As if a nearly two-year siege of negative attention hasn't been enough of a distraction for Goldman Sachs, now the controversial investment bank appears to be battling a potential bed bug problem.
Employees who work in Goldman's Jersey City, N.J., office tower have been moved from certain floors and ordered out of the building at times because exterminators have been in checking and spraying for bed bugs, said two separate sources at the firm. Neither source was comfortable being quoted by name, citing company policy.
A Goldman Sachs spokeswoman issued ABCNews.com a statement: "We're always focused on our facilities and there are no issues." The spokeswoman would not comment on whether the building had been treated.
However, sources at the firm said exterminators last month were spraying for bed bugs on several different floors in Goldman's Jersey City office building. Floors were evacuated and dogs and pesticides were brought in. One person was moved to another floor and not allowed to take anything from the desk.
Another non-Goldman source but who is connected with the office tower's operations confirmed the spraying but added that it was done as a precautionary measure following a report from some employees there who had experienced issues with bed bugs -- outside the office. Exterminators told ABC News that companies rarely, if ever, bring in dogs and pesticides as a precautionary measure but only when enough complaints have been lodged or a problem apparent. At the same time, a full-blown response to even a whiff of bed bugs is nevertheless consistent with Goldman, a firm with deep pockets and an ongoing public relations problem post financial crisis.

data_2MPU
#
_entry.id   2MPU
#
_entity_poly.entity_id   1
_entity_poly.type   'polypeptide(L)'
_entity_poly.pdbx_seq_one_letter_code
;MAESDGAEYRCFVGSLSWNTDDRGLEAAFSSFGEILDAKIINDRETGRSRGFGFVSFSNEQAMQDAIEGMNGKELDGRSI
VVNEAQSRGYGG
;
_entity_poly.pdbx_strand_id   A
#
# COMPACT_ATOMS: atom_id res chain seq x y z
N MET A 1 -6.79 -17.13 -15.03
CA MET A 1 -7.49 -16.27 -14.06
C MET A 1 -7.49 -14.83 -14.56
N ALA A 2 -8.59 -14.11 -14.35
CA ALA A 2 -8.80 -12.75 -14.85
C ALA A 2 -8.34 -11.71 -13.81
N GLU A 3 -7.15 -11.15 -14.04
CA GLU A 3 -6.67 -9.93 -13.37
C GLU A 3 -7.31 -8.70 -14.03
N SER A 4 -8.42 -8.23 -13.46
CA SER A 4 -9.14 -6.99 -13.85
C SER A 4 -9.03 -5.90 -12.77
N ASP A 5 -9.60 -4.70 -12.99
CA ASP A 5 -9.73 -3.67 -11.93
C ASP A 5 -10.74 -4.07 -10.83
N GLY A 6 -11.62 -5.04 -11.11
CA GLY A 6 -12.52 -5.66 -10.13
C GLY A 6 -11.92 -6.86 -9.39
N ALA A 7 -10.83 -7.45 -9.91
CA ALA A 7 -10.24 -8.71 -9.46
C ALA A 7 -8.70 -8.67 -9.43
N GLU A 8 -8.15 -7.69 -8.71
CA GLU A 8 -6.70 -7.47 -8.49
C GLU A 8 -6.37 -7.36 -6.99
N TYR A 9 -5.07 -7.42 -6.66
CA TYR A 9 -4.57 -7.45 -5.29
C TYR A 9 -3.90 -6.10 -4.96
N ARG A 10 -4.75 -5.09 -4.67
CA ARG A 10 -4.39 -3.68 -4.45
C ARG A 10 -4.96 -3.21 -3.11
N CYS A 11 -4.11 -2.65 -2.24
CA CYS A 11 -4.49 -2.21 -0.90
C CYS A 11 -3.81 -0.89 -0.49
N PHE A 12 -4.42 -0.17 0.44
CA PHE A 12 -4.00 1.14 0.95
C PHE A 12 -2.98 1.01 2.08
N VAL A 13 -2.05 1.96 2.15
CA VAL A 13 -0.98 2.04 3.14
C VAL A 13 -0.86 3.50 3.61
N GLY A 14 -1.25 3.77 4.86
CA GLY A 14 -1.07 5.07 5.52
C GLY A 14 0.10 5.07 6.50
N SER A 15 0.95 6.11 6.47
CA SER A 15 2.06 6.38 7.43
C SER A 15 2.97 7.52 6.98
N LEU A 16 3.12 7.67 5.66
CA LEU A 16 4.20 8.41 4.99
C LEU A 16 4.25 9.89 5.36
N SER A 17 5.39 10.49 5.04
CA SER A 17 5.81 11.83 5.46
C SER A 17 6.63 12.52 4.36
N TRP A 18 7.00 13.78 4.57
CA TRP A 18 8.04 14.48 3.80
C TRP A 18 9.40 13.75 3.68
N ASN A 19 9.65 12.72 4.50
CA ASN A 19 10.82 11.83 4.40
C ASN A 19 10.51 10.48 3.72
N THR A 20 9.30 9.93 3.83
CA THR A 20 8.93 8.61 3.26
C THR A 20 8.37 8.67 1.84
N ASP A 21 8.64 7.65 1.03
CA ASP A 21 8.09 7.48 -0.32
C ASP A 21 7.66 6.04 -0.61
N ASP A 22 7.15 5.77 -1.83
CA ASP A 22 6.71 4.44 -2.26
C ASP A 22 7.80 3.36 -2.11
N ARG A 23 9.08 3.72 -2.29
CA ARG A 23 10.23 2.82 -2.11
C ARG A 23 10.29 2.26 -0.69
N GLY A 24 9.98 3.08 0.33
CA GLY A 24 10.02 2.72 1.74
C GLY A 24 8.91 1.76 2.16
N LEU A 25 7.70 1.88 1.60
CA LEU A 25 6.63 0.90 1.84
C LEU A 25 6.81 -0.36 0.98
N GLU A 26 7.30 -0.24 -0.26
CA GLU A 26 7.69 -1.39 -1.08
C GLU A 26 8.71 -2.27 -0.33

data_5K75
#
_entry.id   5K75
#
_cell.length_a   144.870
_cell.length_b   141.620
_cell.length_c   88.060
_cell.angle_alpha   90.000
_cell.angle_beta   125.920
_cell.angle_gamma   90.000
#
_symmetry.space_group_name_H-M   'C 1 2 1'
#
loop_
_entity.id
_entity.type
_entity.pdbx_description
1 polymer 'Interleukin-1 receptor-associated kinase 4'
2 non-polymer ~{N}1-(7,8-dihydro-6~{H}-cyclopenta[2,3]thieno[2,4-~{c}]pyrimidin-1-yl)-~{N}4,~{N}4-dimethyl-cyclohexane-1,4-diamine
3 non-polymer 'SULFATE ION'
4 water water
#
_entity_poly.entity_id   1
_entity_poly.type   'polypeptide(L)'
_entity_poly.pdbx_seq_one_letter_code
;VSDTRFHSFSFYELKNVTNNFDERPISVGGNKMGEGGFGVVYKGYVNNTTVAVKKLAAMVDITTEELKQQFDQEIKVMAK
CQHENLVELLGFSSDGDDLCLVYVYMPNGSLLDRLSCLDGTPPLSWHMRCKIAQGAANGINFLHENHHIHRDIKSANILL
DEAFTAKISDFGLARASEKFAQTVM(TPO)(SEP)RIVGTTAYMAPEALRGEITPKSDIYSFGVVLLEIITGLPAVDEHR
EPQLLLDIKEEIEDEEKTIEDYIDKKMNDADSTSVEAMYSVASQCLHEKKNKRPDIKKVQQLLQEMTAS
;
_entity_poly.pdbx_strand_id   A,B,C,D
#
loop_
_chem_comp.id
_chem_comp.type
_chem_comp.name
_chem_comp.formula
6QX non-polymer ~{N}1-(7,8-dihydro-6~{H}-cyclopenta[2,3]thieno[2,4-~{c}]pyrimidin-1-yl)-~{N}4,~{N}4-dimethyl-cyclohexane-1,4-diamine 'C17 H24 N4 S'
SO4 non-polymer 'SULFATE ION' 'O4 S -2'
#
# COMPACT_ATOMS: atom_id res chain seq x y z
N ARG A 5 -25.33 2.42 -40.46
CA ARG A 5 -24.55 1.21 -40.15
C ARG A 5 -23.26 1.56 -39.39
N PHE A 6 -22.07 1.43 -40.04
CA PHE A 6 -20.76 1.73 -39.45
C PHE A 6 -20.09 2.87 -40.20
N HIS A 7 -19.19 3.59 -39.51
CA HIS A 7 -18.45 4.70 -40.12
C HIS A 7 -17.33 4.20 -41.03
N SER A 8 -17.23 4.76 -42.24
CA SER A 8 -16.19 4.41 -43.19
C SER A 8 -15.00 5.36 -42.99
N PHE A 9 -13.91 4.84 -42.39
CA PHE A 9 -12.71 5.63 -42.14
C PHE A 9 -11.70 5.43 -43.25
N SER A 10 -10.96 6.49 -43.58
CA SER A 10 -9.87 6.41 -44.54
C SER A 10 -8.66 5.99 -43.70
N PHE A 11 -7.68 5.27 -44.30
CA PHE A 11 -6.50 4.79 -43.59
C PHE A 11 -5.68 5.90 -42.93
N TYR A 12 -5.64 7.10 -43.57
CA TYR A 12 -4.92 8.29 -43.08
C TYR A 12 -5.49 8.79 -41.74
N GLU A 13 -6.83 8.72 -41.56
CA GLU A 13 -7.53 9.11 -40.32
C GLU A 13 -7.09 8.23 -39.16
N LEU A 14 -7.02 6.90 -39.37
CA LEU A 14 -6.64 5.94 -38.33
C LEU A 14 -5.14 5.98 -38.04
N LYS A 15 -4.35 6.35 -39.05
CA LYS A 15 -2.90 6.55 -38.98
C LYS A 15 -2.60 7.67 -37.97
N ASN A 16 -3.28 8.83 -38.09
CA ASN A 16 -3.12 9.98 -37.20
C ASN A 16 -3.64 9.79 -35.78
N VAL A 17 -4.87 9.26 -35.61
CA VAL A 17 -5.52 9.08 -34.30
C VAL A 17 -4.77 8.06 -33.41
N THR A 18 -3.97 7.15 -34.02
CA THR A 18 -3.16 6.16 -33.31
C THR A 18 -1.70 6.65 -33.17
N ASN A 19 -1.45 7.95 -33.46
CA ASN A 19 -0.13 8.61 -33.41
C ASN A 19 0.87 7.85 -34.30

"I suppose this is one way the folks on Wall Street can relate to the pain and suffering found on Main Street," joked Suzanne McGee, author of "Chasing Goldman Sachs," a new book about Wall Street's woes. "Clearly, though, they have bigger and more crucial issues to confront, such as dealing with regulators and refurbishing their battered image. Still, if the bedbug problem is widespread and related to their workplace, that's just going to be one more blow to the employees' morale. The firm has enough image problems without this."
Meanwhile, just across the river from Jersey City, bed bug infestations are on the rise in New York, according to the city's Department of Health and Mental Hygiene and the New York Department of Housing, Preservation & Development. HPD violations relating to bed bug cases have risen sharply in Manhattan over the past decade. In 2004, there were 17 violations. Last year there were 717, although the advent of 311 system for renters to lodge complaints and an overall awareness of the problem could play a part in that spike, an HPD spokesman said. But bed bugs are thriving, and not just in the beds and couches of apartment residences.
"As busy as we have been dealing with bed bug problems in residences, we've been even busier going into offices," said Jeff Eisenberg, president of New York-based Pest Away Exterminators. Eisenberg said his company has no extermination contracts with Goldman.